Culture, Speech, Manners, Social Life

Social Customs During (Jane Austen’s World)

Instances of ILL MANNERS, to be avoided…

A Review of the State of (London) Society in 1807 and much more at Lesley-Anne McLeod’s site.

Austen Thesaurus – A few good words can go a very long way.

A Jane Austen Encyclopedia – Several pages with great illustrations, at Google Books.


Jessamyn’s Regency Costume Companion

19th Century Fashions – 1800 – 1820 (at the moment, only available at the Wayback Machine)

Pinterest: Regency Sheer OverdressRegency ClothesRegency Era FashionsRegency Black Dress (mourning, etc.) – 1810s EveningsAbiti d’epoca (1800 – 1815)Men’s Regency Fashions

Jane Austen’s World – Regency Fashions: The Muslin and Net Period – Illustrated article with myriad, useful links.

Beauty and Personal Care

Regency Ramble: Regency Beauty – Includes recipe for “red lip pomade” (butter, wax, currants, and alkanna tictoria).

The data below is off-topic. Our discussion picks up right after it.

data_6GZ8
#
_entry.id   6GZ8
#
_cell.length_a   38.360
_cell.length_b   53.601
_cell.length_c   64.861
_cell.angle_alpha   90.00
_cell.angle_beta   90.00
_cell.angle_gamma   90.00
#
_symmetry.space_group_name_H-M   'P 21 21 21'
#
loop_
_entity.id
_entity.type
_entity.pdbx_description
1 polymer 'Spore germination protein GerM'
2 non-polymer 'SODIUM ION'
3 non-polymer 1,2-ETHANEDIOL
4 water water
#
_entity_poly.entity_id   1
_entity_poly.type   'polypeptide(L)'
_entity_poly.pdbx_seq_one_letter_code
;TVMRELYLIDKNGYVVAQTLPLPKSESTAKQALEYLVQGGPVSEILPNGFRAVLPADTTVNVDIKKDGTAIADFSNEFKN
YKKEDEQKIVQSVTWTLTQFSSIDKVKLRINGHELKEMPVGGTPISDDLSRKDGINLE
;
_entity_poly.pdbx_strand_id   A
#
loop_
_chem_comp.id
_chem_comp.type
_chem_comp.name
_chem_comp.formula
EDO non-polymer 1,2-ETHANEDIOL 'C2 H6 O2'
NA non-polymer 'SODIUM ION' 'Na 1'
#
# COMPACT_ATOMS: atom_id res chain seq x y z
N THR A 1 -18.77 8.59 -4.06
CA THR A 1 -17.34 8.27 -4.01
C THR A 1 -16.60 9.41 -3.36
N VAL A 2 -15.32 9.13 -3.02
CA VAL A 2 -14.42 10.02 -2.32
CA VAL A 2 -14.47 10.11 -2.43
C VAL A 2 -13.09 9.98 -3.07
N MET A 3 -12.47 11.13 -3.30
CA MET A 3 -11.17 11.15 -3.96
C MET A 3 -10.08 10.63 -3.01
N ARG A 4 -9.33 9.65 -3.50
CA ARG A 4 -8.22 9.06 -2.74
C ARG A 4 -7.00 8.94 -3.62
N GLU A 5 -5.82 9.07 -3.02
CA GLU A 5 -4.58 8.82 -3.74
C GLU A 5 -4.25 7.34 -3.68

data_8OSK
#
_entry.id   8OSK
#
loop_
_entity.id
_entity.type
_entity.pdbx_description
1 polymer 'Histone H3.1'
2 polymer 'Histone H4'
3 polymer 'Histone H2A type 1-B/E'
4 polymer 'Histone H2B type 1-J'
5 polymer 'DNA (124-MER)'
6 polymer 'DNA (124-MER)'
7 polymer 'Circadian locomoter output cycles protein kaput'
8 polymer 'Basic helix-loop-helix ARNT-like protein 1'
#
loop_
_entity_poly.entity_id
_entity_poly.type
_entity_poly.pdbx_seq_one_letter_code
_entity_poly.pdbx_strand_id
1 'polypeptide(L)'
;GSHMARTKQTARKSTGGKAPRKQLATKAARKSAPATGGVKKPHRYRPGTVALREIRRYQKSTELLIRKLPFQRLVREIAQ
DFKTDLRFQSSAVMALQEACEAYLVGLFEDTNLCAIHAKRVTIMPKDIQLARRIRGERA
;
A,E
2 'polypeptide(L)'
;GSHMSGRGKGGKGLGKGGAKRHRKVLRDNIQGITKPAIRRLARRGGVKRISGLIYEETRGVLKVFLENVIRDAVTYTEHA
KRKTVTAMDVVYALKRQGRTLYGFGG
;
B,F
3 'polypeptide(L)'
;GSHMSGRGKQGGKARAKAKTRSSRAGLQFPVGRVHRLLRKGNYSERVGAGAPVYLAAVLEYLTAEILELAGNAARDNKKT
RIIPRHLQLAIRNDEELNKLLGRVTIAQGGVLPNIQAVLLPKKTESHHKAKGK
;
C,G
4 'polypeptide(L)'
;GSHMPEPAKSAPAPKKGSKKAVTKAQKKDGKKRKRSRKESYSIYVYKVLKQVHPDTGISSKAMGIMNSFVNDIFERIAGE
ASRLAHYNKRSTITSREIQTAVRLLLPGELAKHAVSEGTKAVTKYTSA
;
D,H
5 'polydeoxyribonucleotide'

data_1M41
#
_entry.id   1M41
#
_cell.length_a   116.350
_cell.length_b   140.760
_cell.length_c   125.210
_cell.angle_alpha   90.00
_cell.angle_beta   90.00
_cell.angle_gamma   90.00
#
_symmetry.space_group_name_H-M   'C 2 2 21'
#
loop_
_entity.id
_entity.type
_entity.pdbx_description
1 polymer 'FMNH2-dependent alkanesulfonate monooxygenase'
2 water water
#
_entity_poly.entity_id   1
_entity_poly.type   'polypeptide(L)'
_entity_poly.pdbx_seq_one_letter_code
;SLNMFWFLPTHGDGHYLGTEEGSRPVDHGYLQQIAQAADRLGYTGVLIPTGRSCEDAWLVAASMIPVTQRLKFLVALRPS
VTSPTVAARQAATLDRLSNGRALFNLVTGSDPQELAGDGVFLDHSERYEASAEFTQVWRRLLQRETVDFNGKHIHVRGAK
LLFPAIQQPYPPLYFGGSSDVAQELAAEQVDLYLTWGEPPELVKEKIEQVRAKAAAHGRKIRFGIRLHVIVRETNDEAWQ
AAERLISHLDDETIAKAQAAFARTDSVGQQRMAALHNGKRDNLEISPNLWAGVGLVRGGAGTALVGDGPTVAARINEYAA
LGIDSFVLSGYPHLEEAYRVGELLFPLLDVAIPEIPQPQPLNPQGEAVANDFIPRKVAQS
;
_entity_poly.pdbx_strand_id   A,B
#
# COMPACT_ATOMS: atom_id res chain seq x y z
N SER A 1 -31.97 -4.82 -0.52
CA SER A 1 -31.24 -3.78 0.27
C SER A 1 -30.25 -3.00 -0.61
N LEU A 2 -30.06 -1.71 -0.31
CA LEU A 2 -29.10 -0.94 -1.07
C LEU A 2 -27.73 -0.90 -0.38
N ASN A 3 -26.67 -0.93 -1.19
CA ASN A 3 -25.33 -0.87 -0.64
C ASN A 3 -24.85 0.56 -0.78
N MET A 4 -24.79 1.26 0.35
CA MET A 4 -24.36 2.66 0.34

Mrs. Beeton’s books were from the Victorian era. Nevertheless, they provide useful insights about housekeeping and cookery.

Character Backgrounds

Titles and Inheritance (legal)

Peerage Basics

Creation and Inheritance of the Peerage (Debrett’s)

Peerage of England (prior to the 1707 Act of Union) – Truly established titles, best for use as peripheral characters.

Peerage of Great Britain (1708 – 1800) – Still quite respectable in the Regency, also best as peripheral characters.

Follow links on that Great Britain page to topics such as the complete list of marquessates. For foreign dignitaries & titles, see the Lists of nobility